Our partnership with the Health Resources and Services Administration (HRSA) has helped us recruit more health professionals to work in IHS through their National Health Service Corps (NHSC) Scholarship and Loan Repayment Programs. A few years ago, HRSA and IHS leadership discovered that not all IHS, Tribal and urban Indian health programs were participating as placement sites for the NHSC programs. After both agencies committed to work together on this issue, over 600 IHS, Tribal and urban Indian health programs are now enrolled as official sites for placement of health professionals participating in NHSC scholarships and loan repayment programs. Through this successful collaboration, the number of NHSC clinicians serving AI/AN communities has increased to 318 in April 2013, compared to only 18 in 2009. This is especially important because the types of health professionals eligible for these programs represent critical vacancies for IHS, including physicians, dentists, and behavioral health and mental health professionals.
Our partnership with the Department of Veterans Affairs (VA) has resulted in immediate availability of approximately 700 web-based continuing clinical education courses for health professionals, which helps meet the continuing education needs of our health professionals who often have difficulty finding this type of education from their rural, isolated locations. IHS also has access to the Department of Defense’s Joint Medical Executive Skills Institute on-line leadership development training program. Our partnership with the VA to improve the coordination of care for AI/AN veterans who are eligible for both the IHS and the VA through implementation of our 2010 Memorandum of Understanding and our VA-IHS National Reimbursement Agreement are helping our workforce improve access to quality health care for AI/AN veterans. Our partnership with the VA also allowed us to collaborate on expansion of Title 38 pay authorities to IHS to help make salaries more competitive with the private sector.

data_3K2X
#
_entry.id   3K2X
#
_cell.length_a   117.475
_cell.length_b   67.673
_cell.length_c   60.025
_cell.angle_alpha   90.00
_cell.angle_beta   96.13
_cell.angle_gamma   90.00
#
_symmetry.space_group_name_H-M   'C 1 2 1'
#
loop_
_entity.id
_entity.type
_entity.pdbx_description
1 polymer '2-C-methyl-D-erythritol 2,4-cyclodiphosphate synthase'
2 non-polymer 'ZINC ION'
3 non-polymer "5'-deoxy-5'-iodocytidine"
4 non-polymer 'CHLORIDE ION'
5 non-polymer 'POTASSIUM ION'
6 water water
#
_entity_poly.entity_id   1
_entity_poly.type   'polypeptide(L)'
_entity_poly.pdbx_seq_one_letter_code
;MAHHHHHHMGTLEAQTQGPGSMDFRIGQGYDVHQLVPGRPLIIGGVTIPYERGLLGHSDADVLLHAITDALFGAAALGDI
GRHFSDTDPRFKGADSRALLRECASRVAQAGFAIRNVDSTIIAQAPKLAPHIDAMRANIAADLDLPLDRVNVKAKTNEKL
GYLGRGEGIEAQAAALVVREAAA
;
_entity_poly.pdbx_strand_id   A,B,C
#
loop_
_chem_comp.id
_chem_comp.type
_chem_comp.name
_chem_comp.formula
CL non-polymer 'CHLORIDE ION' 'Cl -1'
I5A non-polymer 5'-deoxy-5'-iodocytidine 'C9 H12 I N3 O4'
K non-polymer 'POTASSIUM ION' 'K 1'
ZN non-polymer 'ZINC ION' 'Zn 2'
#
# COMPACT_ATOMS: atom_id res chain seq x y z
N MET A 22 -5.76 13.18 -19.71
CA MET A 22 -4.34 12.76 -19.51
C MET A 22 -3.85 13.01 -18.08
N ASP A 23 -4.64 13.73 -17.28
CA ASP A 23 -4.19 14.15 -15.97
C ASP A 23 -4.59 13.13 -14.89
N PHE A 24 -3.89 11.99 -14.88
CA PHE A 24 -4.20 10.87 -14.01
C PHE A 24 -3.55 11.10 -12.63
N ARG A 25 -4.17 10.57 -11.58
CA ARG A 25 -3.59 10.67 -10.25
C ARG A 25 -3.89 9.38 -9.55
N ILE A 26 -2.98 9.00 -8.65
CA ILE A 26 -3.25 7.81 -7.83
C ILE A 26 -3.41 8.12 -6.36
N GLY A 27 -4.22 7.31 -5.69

Our partnerships with academic institutions are extremely important to our recruitment and retention efforts because of the link it provides to students and new graduates seeking places to serve. As mentioned above, our partnerships with academic institutions help us develop a future AI/AN workforce through support in the health careers pathway. IHS also partners with academic institutions to provide opportunities for students and faculty to serve in our facilities. For example, IHS has developed a partnership with the Global Primary Care Residency Program at Harvard Medical School to provide an experiential learning opportunity for primary care physicians in some of our most underserved communities. Our IHS Extern Program is also an important recruitment tool that allows students to gain experience in IHS facilities and to consider these sites for future employment. IHS also partners with non-profit organizations such as the National Rural Recruitment and Retention Network (3RNet), the Association of American Indian Physicians and other health professional organizations. IHS is also working more with other providers of healthcare in or near their communities since IHS often makes referrals to and purchases care from the private sector. Improved communication has promoted local partnerships that lead to better access to needed care and services.
One of our most important partnerships for recruitment and retention is with the Tribes and the communities we serve. IHS has worked to strengthen our partnership with Tribes over the past few years and to involve them more in how we deliver health care services to their communities. Tribal communities can do much to help with recruitment and retention by welcoming our staff into their communities, helping us develop a culturally competent workforce through education and sharing about their culture and traditions, and through providing us feedback on how to better serve our local customers. One of the most powerful recruitment and retention strategies we have is this partnership with our communities. As more of our Federal workforce feels at home and supported in these communities, the likelihood that they will become a long term member of that community will increase.
The Federal workforce is essential to the core mission of IHS and its delivery of accessible and quality health care services to AI/AN communities. IHS continues to make improvements in its recruitment and retention activities to support our Federal workforce through our agency reforms, more customer centered tools and activities, and through partnerships with Federal agencies, academic institutions, and the Tribal communities we serve. While there is much more to do, we appreciate the opportunity to testify at this hearing to further discuss opportunities for improvement.
Mr. Chairman, this concludes my testimony. I am happy to answer any questions that you may have. Thank you.
Last revised: June 18, 2013